Confusing terminology in Meiosis: Homologous chromosomes and Bivalent?

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jo7777
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Report Thread starter 7 years ago
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Hi so I'm just trying to make sense of meiosis, and I'm not sure I completely understand what these words mean. Do you think you could correct me on any which are wrong?

Chromosome: Two chromatids attached to each other, forming an X. You have one chromosome from your mum and one from your dad.

Homologous Pair: Each chromosome is copied. This means you have two of each chromosome so you have XX which are both exactly the same.

Bivalent: When a homologous pair XX attach to each other they form a bivalent and can then cross over.

So surely after interphase you have a homologous pair of each chromosome, so actually you have 4n? In my book it says after one division you have 2n, but it also says that after interphase you have 2n? Im stumped. Any help would be much appreciated
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KiwiMonkey96
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(Original post by jo7777)
Hi so I'm just trying to make sense of meiosis, and I'm not sure I completely understand what these words mean. Do you think you could correct me on any which are wrong?

Chromosome: Two chromatids attached to each other, forming an X. You have one chromosome from your mum and one from your dad.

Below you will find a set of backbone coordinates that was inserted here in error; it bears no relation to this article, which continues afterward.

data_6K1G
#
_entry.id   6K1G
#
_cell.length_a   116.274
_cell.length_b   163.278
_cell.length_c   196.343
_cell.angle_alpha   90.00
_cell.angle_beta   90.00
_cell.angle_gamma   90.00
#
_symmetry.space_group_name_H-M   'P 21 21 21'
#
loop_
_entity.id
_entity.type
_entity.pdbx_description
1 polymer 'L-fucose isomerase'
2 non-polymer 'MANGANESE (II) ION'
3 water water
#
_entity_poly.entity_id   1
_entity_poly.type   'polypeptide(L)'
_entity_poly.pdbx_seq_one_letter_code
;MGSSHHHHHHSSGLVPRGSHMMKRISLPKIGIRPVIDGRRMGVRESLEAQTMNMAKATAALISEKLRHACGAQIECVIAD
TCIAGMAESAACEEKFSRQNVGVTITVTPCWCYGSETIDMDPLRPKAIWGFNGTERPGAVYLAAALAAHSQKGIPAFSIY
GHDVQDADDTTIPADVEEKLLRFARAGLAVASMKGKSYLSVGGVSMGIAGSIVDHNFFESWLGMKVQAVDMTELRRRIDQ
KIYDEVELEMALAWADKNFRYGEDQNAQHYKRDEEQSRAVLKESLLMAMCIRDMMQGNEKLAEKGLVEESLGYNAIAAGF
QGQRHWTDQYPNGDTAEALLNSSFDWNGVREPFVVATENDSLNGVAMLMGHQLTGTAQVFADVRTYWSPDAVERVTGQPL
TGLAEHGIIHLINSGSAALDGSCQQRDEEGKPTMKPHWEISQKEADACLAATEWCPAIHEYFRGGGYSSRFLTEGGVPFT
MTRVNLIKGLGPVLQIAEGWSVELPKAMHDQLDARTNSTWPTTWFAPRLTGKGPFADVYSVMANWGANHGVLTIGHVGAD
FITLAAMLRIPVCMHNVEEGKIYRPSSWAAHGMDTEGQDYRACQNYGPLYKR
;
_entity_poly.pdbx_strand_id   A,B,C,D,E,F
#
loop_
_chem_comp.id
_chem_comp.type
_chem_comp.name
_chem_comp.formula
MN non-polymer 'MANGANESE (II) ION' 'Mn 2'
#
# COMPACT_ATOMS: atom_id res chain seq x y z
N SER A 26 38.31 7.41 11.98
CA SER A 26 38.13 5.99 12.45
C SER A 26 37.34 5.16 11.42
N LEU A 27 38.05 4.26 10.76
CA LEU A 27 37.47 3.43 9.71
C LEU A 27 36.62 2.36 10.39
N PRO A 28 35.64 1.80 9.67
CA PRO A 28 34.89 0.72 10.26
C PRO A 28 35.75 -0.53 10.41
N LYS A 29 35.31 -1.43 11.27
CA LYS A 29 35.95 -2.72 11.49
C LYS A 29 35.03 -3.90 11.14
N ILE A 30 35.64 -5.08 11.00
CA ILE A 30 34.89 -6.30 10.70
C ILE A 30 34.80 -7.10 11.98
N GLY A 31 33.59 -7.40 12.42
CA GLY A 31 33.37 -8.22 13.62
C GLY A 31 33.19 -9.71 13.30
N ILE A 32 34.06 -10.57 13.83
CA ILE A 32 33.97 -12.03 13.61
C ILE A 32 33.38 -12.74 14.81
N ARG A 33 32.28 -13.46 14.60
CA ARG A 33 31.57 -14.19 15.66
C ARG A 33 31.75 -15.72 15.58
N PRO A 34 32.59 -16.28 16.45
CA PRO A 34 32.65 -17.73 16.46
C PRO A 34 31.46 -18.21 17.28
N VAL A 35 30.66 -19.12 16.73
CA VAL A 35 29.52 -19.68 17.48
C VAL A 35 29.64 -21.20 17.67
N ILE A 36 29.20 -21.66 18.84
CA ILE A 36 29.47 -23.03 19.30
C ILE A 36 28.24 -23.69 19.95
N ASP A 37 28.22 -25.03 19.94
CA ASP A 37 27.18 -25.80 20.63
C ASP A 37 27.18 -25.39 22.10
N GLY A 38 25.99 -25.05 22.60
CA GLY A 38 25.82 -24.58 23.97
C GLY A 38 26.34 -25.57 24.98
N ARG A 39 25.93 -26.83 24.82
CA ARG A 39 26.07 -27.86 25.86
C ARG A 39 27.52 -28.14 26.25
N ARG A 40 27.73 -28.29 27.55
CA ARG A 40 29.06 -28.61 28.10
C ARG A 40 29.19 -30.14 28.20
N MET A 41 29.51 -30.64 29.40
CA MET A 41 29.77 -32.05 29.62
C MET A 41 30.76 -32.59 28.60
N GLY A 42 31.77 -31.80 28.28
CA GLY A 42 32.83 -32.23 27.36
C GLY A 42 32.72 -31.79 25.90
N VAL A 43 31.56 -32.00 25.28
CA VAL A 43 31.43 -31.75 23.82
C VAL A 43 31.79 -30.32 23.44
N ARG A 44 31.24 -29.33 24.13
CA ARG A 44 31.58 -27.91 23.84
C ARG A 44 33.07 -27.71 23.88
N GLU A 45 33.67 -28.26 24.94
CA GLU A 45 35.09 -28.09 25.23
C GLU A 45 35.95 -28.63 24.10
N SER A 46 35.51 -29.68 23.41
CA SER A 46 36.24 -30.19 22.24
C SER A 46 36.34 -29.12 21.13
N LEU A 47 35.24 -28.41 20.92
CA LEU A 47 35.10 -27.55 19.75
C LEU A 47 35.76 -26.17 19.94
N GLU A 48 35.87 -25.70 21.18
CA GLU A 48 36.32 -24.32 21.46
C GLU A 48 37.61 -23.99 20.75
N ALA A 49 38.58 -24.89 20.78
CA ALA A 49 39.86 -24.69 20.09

Homologous Pair: Each chromosome is copied. This means you have two of each chromosome so you have XX which are both exactly the same.

Bivalent: When a homologous pair XX attach to each other they form a bivalent and can then cross over.

So surely after interphase you have a homologous pair of each chromosome, so actually you have 4n? In my book it says after one division you have 2n, but it also says that after interphase you have 2n? Im stumped. Any help would be much appreciated
A chromosome is only made up of two chromatids during DNA replication, a chromosome is just a very long strand of DNA that is wound around many histone proteins and highly coiled to give a compact shape.
Homologous chromosomes are just two of the same chromosome, eg. Chromosome 1 and another chromosome 1.
Bivalent is the 2 homologous chromosomes that have already joined or paired in a synapsis at prophase 1 of meiosis 1.
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JacobAlevels
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(Original post by jo7777)
Hi so I'm just trying to make sense of meiosis, and I'm not sure I completely understand what these words mean. Do you think you could correct me on any which are wrong?

Chromosome: Two chromatids attached to each other, forming an X. You have one chromosome from your mum and one from your dad.

Homologous Pair: Each chromosome is copied. This means you have two of each chromosome so you have XX which are both exactly the same.

Bivalent: When a homologous pair XX attach to each other they form a bivalent and can then cross over.

So surely after interphase you have a homologous pair of each chromosome, so actually you have 4n? In my book it says after one division you have 2n, but it also says that after interphase you have 2n? Im stumped. Any help would be much appreciated
A cell actually is 2n after Interphase.